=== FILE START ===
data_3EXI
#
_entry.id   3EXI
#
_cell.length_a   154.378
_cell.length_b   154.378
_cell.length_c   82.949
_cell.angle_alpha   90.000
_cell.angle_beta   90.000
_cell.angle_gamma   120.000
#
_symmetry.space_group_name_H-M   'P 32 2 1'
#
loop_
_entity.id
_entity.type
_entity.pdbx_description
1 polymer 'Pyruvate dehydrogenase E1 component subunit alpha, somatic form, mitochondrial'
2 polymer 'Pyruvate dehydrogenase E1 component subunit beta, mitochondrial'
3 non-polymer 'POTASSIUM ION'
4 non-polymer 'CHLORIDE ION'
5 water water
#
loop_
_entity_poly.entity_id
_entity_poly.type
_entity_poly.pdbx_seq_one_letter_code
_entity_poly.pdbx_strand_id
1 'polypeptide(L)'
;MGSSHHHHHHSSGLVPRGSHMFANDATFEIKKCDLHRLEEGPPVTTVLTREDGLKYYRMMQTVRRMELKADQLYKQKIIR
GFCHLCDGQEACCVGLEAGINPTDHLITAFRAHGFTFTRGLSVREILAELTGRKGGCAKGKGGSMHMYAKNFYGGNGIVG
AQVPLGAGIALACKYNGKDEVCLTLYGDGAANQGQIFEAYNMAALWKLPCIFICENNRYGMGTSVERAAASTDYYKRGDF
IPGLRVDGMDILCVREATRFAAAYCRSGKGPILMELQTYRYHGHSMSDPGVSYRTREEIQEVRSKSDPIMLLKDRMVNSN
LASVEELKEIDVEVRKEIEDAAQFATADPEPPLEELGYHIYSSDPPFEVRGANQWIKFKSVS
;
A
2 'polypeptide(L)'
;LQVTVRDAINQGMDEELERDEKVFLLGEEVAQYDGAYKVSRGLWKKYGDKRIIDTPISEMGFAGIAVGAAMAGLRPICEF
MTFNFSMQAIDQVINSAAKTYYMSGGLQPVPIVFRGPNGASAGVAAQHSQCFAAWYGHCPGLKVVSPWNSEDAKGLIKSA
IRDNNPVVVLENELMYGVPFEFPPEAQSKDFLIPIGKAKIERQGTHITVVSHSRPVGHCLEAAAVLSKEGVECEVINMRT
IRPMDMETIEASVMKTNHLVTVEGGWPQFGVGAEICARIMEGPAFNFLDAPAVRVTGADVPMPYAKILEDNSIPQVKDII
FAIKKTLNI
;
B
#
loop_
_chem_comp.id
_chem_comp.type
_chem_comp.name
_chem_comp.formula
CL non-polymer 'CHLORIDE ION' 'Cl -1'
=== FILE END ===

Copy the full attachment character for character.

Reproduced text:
data_3EXI
#
_entry.id   3EXI
#
_cell.length_a   154.378
_cell.length_b   154.378
_cell.length_c   82.949
_cell.angle_alpha   90.000
_cell.angle_beta   90.000
_cell.angle_gamma   120.000
#
_symmetry.space_group_name_H-M   'P 32 2 1'
#
loop_
_entity.id
_entity.type
_entity.pdbx_description
1 polymer 'Pyruvate dehydrogenase E1 component subunit alpha, somatic form, mitochondrial'
2 polymer 'Pyruvate dehydrogenase E1 component subunit beta, mitochondrial'
3 non-polymer 'POTASSIUM ION'
4 non-polymer 'CHLORIDE ION'
5 water water
#
loop_
_entity_poly.entity_id
_entity_poly.type
_entity_poly.pdbx_seq_one_letter_code
_entity_poly.pdbx_strand_id
1 'polypeptide(L)'
;MGSSHHHHHHSSGLVPRGSHMFANDATFEIKKCDLHRLEEGPPVTTVLTREDGLKYYRMMQTVRRMELKADQLYKQKIIR
GFCHLCDGQEACCVGLEAGINPTDHLITAFRAHGFTFTRGLSVREILAELTGRKGGCAKGKGGSMHMYAKNFYGGNGIVG
AQVPLGAGIALACKYNGKDEVCLTLYGDGAANQGQIFEAYNMAALWKLPCIFICENNRYGMGTSVERAAASTDYYKRGDF
IPGLRVDGMDILCVREATRFAAAYCRSGKGPILMELQTYRYHGHSMSDPGVSYRTREEIQEVRSKSDPIMLLKDRMVNSN
LASVEELKEIDVEVRKEIEDAAQFATADPEPPLEELGYHIYSSDPPFEVRGANQWIKFKSVS
;
A
2 'polypeptide(L)'
;LQVTVRDAINQGMDEELERDEKVFLLGEEVAQYDGAYKVSRGLWKKYGDKRIIDTPISEMGFAGIAVGAAMAGLRPICEF
MTFNFSMQAIDQVINSAAKTYYMSGGLQPVPIVFRGPNGASAGVAAQHSQCFAAWYGHCPGLKVVSPWNSEDAKGLIKSA
IRDNNPVVVLENELMYGVPFEFPPEAQSKDFLIPIGKAKIERQGTHITVVSHSRPVGHCLEAAAVLSKEGVECEVINMRT
IRPMDMETIEASVMKTNHLVTVEGGWPQFGVGAEICARIMEGPAFNFLDAPAVRVTGADVPMPYAKILEDNSIPQVKDII
FAIKKTLNI
;
B
#
loop_
_chem_comp.id
_chem_comp.type
_chem_comp.name
_chem_comp.formula
CL non-polymer 'CHLORIDE ION' 'Cl -1'